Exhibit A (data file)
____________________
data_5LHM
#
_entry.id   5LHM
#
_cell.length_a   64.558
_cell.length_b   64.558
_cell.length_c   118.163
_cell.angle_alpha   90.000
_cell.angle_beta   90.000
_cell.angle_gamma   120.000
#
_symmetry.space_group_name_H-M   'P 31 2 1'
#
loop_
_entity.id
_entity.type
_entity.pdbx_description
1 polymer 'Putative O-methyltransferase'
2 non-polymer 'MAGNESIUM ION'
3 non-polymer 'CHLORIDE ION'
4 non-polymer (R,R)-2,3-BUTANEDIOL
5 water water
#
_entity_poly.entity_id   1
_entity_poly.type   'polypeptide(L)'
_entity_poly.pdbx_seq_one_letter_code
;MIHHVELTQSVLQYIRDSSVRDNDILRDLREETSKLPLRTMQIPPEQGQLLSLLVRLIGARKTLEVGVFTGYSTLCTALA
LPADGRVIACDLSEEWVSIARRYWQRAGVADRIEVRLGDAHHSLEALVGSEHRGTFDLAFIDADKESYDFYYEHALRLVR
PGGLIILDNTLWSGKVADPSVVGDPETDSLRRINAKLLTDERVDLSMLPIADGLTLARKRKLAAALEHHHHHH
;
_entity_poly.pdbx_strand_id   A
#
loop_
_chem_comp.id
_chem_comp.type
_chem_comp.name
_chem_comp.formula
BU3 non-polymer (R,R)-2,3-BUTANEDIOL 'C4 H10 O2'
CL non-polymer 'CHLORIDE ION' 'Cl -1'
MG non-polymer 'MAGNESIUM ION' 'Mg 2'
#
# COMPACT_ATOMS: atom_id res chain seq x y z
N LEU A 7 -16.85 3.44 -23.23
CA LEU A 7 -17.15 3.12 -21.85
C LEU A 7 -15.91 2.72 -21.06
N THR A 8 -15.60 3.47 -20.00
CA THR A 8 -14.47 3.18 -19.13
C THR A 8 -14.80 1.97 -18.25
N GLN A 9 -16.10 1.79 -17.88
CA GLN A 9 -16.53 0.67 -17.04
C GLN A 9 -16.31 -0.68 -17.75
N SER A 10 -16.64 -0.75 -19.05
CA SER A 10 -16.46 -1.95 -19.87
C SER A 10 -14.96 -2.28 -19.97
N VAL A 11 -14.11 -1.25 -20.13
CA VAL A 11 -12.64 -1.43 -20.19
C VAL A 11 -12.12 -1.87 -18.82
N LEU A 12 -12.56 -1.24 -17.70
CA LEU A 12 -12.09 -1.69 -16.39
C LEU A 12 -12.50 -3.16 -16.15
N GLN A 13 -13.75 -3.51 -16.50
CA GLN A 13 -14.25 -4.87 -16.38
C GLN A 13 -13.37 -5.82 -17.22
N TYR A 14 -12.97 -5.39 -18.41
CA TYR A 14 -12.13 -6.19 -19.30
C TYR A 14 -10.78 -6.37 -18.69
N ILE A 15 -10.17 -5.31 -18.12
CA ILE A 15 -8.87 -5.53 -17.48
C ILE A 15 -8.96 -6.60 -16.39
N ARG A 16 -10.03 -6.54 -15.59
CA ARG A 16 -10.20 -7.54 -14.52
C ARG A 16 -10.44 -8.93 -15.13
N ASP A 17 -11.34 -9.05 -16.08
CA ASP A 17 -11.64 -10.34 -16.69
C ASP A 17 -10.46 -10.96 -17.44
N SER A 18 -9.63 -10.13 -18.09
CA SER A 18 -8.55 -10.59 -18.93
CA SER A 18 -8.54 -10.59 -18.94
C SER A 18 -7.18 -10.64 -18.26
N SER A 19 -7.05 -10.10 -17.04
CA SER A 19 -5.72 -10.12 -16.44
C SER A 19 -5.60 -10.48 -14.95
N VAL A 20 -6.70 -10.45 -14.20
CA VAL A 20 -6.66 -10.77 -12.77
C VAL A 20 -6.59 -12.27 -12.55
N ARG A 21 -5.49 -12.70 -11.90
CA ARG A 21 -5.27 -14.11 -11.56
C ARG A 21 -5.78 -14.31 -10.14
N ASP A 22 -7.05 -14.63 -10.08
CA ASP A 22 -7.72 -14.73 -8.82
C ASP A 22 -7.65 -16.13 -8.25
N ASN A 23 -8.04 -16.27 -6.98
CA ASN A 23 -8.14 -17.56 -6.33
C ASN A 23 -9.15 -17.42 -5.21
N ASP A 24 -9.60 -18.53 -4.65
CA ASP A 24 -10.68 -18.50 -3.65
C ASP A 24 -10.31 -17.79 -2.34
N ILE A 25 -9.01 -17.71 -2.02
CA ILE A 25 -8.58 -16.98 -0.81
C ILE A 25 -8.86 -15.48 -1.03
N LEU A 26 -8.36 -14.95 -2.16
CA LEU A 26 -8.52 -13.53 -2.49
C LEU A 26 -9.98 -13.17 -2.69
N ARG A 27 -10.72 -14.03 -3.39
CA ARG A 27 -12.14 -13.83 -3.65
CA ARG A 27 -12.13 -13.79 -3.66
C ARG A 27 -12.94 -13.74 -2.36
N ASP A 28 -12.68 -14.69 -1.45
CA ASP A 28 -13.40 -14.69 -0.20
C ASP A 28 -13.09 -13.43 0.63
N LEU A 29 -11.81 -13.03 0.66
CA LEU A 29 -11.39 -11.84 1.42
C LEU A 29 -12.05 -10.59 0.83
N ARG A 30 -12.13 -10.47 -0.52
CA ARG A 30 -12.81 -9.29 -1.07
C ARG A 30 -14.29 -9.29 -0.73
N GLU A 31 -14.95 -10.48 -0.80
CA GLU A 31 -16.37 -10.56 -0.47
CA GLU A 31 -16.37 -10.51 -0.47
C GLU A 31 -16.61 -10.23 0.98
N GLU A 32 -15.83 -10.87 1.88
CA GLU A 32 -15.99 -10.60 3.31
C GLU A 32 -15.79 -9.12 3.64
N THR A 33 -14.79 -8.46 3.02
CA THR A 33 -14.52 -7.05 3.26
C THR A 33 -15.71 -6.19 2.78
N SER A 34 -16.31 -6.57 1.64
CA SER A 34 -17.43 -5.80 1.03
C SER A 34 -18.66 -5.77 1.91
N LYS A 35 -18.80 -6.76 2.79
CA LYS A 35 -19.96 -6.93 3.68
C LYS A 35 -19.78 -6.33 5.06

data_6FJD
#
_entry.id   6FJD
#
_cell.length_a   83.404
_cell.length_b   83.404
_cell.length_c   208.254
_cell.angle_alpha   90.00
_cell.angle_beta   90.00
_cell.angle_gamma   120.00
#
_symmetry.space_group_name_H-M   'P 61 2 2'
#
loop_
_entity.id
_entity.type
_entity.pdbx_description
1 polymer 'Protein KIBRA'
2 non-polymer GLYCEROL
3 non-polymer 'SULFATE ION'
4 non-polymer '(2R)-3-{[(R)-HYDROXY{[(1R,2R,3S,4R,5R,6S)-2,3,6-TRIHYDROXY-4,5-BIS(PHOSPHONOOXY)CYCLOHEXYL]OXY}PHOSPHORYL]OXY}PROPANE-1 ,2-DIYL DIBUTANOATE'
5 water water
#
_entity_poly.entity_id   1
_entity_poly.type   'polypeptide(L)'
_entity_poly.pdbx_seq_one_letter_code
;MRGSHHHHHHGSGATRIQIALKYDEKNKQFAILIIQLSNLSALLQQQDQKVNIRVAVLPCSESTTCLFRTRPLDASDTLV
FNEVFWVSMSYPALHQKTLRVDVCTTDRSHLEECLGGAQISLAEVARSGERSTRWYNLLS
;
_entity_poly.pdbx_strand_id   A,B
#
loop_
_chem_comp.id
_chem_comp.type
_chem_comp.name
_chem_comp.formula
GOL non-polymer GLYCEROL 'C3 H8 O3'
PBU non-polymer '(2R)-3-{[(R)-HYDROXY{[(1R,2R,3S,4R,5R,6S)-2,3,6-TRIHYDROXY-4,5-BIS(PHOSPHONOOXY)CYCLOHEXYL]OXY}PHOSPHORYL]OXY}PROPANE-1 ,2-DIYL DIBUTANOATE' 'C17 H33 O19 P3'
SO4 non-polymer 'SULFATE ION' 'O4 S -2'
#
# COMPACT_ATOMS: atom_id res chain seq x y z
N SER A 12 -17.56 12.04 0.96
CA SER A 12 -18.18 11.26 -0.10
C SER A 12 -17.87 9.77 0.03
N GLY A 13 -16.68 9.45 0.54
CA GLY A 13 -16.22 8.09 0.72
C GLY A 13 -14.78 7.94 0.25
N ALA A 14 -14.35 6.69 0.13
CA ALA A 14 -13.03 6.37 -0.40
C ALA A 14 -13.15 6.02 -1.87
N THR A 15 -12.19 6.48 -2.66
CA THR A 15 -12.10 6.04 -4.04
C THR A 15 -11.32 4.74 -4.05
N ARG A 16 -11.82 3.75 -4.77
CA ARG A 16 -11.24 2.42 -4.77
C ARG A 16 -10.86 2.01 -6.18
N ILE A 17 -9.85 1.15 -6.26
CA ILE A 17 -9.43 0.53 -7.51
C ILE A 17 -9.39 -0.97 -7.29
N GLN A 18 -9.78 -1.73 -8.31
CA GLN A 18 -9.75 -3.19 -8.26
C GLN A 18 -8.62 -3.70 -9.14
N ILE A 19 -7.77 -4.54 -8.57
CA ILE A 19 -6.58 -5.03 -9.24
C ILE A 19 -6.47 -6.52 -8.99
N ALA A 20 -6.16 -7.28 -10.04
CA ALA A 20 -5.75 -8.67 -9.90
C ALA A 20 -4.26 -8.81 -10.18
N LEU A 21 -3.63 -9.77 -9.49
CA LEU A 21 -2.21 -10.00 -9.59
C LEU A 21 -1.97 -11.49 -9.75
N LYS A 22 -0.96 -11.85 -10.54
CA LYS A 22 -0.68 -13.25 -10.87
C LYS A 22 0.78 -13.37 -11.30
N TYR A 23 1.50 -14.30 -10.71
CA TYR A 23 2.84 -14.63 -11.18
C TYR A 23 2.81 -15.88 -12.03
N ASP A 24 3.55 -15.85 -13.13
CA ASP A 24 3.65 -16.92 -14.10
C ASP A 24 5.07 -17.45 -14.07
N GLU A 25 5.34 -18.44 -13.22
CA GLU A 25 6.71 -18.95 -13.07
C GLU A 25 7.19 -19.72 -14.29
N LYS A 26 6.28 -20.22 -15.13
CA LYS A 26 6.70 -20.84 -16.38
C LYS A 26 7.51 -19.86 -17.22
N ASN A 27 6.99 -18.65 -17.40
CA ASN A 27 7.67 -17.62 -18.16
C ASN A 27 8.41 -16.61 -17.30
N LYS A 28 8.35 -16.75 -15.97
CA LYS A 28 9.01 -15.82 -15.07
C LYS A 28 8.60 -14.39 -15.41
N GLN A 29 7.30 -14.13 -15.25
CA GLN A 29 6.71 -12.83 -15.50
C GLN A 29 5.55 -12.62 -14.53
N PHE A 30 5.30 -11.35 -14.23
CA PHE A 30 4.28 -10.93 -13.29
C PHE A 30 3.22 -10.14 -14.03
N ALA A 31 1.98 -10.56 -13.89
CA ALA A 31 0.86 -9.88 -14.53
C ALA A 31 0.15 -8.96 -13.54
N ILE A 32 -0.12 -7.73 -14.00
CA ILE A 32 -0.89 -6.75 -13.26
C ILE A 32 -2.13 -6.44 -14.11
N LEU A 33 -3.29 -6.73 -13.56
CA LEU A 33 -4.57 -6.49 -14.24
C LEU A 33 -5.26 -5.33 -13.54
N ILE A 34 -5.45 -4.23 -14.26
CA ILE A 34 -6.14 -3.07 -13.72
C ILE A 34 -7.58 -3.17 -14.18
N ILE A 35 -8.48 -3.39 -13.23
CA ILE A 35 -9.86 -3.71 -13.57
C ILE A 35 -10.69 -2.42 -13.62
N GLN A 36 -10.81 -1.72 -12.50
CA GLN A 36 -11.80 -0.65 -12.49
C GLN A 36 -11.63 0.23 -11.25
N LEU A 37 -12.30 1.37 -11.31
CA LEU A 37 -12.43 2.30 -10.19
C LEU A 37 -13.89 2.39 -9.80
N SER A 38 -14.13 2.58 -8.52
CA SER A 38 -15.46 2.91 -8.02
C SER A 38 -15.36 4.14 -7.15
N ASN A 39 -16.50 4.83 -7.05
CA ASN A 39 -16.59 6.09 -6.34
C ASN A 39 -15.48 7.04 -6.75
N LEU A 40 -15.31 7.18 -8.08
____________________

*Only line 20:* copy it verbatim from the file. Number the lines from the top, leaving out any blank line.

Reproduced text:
3 non-polymer 'CHLORIDE ION'